Michael Kors-owner Capri cuts holiday forecasts as China recovery stalls
Published November 9, 2022
(Reuters) - Michael Kors-owner Capri Holdings Ltd (CPRI.N) on Wednesday lowered its sales and profit forecasts for the holiday period, blaming a slow demand recovery in China due to persistent COVID-19 curbs and uncertainty around the global economy.
Luxury goods companies have managed to pass on higher costs to affluent shoppers, but China remains a sore spot as sporadic business and movement restrictions due to Beijing's "dynamic zero-COVID" policy prevent consumers from returning to high-fashion stores.
"(COVID curbs) have been causing a great deal of difficulty ... we think that it's going to take time for (China) to recover for us," Capri Chief Executive Officer John Idol said.
Mainland China second-quarter revenue fell by "high teens" percentage, and business in the country has worsened over the last month due to a further slowdown in store traffic, Idol added.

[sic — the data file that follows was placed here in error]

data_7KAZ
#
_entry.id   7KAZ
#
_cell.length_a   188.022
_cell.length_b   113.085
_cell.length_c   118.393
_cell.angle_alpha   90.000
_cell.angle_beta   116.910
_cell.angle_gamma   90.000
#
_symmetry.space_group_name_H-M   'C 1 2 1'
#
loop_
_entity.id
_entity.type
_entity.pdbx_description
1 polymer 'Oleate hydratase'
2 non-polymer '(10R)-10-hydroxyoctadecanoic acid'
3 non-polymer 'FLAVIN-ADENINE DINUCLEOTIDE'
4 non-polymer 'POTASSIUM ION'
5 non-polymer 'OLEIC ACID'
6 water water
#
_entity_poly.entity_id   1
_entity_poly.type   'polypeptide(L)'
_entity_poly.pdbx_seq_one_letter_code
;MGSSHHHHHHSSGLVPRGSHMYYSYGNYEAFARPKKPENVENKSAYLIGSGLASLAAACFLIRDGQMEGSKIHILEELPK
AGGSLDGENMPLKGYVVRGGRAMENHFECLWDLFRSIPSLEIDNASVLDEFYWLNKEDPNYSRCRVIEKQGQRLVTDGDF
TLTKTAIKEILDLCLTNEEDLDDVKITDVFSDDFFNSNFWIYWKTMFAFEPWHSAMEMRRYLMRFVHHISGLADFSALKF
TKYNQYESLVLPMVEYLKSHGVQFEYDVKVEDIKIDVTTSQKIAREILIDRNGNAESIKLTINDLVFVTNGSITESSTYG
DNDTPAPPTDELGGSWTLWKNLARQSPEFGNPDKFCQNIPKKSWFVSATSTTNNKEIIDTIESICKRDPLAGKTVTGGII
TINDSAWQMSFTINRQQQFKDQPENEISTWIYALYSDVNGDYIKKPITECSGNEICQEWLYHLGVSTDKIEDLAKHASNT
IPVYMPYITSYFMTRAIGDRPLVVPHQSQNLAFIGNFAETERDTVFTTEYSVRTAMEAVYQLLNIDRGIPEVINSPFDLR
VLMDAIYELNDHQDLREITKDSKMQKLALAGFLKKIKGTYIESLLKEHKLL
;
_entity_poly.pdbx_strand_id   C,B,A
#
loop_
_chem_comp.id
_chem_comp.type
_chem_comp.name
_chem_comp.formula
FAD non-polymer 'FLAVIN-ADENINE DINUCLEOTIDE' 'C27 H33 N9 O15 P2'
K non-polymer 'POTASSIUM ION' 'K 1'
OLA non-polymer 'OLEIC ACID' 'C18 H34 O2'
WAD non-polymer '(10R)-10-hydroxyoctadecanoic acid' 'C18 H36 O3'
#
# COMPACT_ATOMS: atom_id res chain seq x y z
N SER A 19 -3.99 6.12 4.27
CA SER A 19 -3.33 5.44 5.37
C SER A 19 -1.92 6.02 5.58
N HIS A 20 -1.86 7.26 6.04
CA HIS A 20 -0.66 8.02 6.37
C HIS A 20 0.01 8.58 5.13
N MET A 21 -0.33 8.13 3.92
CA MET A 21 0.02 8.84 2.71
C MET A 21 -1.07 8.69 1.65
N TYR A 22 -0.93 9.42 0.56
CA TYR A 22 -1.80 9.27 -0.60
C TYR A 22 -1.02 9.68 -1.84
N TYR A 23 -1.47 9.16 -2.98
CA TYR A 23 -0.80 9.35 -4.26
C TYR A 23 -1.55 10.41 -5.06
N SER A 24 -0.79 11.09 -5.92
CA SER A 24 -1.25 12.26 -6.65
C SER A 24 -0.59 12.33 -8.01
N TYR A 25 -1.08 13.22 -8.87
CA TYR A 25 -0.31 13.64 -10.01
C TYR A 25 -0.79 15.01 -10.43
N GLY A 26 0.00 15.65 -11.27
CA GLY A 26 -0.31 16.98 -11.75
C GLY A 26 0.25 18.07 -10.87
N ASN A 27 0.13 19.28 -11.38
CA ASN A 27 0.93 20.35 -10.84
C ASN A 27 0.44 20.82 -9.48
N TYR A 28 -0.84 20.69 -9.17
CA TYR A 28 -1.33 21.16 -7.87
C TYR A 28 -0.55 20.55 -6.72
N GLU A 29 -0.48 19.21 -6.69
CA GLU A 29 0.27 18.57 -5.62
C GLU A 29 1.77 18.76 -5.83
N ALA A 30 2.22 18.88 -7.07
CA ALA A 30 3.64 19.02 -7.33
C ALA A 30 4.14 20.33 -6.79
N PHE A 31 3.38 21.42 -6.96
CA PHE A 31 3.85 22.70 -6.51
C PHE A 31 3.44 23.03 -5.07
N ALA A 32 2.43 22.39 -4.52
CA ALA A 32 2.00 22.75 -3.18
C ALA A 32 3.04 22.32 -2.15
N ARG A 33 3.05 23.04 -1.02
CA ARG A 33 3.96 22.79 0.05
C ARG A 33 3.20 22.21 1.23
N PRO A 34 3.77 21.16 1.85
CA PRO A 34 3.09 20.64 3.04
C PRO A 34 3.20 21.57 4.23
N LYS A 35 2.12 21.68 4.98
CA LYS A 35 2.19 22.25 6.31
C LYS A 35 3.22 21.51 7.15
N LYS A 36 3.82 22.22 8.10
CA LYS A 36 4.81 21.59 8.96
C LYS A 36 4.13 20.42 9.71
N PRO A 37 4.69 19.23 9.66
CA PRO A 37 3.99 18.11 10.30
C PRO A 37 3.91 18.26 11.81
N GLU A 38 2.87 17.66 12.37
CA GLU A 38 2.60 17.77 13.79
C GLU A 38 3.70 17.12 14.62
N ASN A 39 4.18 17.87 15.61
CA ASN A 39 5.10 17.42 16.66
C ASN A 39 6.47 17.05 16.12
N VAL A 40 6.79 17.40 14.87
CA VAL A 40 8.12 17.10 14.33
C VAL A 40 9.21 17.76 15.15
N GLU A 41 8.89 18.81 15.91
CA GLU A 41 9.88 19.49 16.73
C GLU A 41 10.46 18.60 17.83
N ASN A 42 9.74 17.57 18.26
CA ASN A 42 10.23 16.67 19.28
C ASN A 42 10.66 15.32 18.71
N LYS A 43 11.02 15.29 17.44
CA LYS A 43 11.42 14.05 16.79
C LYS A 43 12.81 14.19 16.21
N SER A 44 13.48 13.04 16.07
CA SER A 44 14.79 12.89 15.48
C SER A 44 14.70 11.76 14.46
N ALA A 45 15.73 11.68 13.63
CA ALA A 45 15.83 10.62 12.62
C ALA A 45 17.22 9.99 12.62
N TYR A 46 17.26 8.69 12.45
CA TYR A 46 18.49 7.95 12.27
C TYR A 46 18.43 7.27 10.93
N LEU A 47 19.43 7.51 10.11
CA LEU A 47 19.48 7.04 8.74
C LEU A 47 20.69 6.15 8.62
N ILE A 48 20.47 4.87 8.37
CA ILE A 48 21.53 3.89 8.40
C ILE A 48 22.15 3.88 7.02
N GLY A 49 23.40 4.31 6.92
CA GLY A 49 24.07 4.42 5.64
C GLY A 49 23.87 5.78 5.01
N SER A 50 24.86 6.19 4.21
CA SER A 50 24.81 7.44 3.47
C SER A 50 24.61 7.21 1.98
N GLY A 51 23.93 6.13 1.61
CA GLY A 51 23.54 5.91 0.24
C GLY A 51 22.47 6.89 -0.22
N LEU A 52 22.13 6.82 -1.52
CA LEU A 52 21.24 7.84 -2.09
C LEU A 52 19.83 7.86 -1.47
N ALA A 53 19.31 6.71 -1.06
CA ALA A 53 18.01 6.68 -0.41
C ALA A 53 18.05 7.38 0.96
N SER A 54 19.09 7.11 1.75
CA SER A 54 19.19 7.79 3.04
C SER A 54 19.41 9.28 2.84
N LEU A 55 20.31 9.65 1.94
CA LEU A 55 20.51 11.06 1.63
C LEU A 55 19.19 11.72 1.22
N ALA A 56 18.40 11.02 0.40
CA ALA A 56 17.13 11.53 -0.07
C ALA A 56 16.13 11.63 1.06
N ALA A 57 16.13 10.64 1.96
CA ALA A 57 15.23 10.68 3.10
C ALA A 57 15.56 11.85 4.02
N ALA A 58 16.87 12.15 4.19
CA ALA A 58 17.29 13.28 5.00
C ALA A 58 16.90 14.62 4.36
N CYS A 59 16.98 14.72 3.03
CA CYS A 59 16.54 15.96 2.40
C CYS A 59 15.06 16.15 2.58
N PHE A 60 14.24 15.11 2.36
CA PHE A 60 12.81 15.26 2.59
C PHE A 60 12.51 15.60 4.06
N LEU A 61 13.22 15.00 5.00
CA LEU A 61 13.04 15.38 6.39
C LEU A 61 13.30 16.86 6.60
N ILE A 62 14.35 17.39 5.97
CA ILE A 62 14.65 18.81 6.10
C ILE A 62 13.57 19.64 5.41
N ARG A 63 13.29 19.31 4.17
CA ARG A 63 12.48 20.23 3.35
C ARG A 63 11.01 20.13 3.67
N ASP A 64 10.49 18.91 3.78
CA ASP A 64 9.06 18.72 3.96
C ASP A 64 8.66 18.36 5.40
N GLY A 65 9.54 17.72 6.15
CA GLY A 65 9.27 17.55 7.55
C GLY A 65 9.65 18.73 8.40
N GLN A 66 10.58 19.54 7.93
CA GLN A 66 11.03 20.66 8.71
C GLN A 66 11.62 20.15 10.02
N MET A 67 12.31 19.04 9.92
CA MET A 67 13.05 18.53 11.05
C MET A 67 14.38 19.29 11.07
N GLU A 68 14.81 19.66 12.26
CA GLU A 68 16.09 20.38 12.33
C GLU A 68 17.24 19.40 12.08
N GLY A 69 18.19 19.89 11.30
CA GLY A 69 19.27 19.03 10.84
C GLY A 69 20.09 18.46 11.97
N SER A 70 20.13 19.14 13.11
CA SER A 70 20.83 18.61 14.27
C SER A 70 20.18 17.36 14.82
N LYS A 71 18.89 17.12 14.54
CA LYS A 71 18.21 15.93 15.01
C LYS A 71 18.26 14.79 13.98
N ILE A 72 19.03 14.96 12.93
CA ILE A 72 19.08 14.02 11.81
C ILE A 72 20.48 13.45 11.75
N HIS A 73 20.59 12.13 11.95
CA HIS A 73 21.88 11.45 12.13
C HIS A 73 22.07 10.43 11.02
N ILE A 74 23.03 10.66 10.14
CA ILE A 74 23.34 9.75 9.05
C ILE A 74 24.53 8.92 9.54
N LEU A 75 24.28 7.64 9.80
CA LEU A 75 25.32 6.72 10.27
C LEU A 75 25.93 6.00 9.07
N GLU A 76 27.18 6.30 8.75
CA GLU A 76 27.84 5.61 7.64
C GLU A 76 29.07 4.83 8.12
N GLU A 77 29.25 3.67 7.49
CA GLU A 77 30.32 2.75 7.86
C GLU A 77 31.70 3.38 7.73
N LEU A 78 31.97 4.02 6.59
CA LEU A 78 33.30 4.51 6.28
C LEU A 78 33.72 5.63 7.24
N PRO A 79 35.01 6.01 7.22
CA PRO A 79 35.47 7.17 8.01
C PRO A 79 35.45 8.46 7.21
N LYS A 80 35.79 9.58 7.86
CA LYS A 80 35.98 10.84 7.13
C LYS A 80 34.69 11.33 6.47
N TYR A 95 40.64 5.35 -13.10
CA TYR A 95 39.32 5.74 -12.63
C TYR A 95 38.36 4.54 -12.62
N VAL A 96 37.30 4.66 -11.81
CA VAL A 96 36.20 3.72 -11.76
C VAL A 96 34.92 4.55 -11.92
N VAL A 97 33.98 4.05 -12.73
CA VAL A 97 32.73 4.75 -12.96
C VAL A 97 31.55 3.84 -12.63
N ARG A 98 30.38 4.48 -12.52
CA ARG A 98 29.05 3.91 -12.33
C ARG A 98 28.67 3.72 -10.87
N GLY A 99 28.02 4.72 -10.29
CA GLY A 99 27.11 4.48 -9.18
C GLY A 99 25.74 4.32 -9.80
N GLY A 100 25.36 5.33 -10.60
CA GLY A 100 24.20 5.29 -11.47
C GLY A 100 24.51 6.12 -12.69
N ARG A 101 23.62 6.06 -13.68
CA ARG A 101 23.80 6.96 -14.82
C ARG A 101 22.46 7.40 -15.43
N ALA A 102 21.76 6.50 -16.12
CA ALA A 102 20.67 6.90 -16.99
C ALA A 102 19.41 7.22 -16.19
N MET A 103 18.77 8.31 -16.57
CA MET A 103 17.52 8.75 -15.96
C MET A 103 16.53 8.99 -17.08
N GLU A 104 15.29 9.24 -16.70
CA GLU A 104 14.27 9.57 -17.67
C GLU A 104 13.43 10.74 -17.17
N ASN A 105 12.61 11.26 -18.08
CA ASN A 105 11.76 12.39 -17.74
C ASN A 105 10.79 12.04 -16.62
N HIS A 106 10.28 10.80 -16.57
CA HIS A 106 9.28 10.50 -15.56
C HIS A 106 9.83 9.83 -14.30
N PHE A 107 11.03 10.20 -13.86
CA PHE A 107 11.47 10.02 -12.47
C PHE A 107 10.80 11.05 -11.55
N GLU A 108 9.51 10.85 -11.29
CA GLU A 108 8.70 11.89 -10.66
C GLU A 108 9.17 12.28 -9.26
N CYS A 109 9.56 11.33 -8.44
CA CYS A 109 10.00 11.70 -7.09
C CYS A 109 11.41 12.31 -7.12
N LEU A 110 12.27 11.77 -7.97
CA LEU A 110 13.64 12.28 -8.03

Capri, which also owns Versace and Jimmy Choo, did not disclose its total revenue from China, but the region is typically the third biggest market for luxury companies behind the United States and Europe.
Idol said that demand for Michael Kors products was also slowing at U.S. wholesale retailers.
"Affordable" luxury labels such as Michael Kors were likely to feel the pinch of an inflation-induced slowdown in demand before more premium brands such as Versace, said Jessica Ramirez analyst at Jane Hali and Associates.
Capri cut its holiday-quarter sales forecast to $1.53 billion from $1.65 billion, and lowered its profit outlook to $2.20 per share from $2.45 per share.
Shares of the fashion house, however, rose about 2% as it beat earnings estimates and announced a new $1 billion share buyback program.